Many of us have goals, if you’re anything like me; you keep a list of your long term goals as well as your short term goals.
The short term goals are usually the ones that make it on our “To Do” list. I write my list for the next day in the evening and then review it and make additions first thing in the morning.
Oh man, we can get a lot done if we look to our lists. As a mother of many, people are always asking me how I get so much done. It’s because I write all my tasks down, I tell them, that way I don’t forget.
Such is the power of lists.
The problem with lists is that sometimes we get so busy doing our short tem goals (blog posts, articles, press releases, soccer pickups) that we can lose track of our long term goals.
A friend of mine has tried an approach of prioritizing her lists and putting down only the top 5 things she wants to get done each day. I tried that for a bit but it only left me with a slew of many unfinished and undone “to do’s”. A typical daily list of mine often runs into double digits.
With so many items on a daily list the result is that long term goals can get pushed aside and before you know it, weeks and months can pass with no progress made on those goals.
I, myself, am guilty of this. I have a book manuscript that needs to be finalized. I have to create a standardized proposal and then I have to get that sucker out there to agents. It’s a long and complicated process.
But articles and marketing copy is what brings in the money so I focus on those for my daily tasks and before you know it, the day has ended and the manuscript still sits unedited and alone in a file on my computer.
Last weekend I was reading How Come That Idiot’s Rich and I’m Not? By Robert Shemin (I find it highly ironic that I got this book at a yard sale for 50 cents). Although much of the book is about real estate investment (that’s how you get rich according to Shemin) I did find one nugget of advice that made my investment of time reading the book worthwhile and it was this:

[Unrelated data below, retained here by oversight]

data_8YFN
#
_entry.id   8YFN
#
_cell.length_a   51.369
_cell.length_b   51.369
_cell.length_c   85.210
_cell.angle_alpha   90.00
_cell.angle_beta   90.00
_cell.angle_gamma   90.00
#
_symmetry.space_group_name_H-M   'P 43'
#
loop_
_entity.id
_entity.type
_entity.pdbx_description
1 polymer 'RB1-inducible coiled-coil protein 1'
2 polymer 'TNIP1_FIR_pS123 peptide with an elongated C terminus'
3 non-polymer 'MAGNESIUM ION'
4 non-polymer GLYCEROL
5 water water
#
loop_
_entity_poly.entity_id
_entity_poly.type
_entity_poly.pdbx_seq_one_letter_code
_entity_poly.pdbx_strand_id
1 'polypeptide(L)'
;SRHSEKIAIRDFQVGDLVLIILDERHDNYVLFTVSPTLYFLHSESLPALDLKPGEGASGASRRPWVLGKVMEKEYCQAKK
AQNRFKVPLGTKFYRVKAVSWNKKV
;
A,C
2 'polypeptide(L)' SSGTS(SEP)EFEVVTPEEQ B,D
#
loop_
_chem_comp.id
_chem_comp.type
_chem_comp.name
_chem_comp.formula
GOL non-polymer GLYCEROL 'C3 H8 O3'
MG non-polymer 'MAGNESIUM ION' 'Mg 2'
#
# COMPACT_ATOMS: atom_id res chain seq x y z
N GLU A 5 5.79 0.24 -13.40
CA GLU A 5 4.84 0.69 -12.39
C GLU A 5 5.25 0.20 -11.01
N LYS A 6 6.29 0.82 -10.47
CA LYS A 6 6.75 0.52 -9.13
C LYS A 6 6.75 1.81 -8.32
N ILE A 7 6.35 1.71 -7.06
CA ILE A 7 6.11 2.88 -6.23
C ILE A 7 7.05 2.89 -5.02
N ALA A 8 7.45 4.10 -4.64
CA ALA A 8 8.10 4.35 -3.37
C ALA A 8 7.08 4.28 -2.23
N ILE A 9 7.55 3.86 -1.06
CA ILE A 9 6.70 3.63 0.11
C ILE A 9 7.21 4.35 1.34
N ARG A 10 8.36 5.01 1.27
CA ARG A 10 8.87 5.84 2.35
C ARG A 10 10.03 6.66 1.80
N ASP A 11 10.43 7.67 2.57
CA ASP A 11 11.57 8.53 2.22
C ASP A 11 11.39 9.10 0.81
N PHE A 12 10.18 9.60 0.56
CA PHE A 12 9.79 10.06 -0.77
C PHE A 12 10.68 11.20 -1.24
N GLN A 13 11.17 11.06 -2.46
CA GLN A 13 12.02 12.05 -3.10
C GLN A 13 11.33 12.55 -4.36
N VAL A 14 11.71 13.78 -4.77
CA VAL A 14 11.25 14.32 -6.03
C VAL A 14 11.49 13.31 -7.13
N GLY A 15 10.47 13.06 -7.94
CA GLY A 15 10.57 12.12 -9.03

to ask yourself “What three things have I done toward my long tem goal today? “
Isn’t that beautiful? It makes it so simple. If I follow this advice then my long term goal becomes part of my daily goals and not just something I work on when I have the time. It becomes a part of my daily activities instead of something that I hope to achieve someday, somehow.
I’ve taped a note card to my wall with this goal question on it. It stares at me while I do my work. There is no escaping my responsibilities to my long term goal now.
And there are no longer any excuses for not working on a daily basis toward it.
About the Author:
Wendy E.N. Thomas is a freelance writer and Instructional Design Consultant for High-Tech Businesses She is located in New Hampshire, U.S and has over 25 years experience in the High-tech field as a Technical Writer/Instructional Designer.
Wendy has been published in national magazines, newspapers, e-zines, and blogs. A features writer, interviewer, and columnist, Wendy frequently contributes to local State news and political media. She has been involved in blogging for, writing press material and speeches for national and state politicians.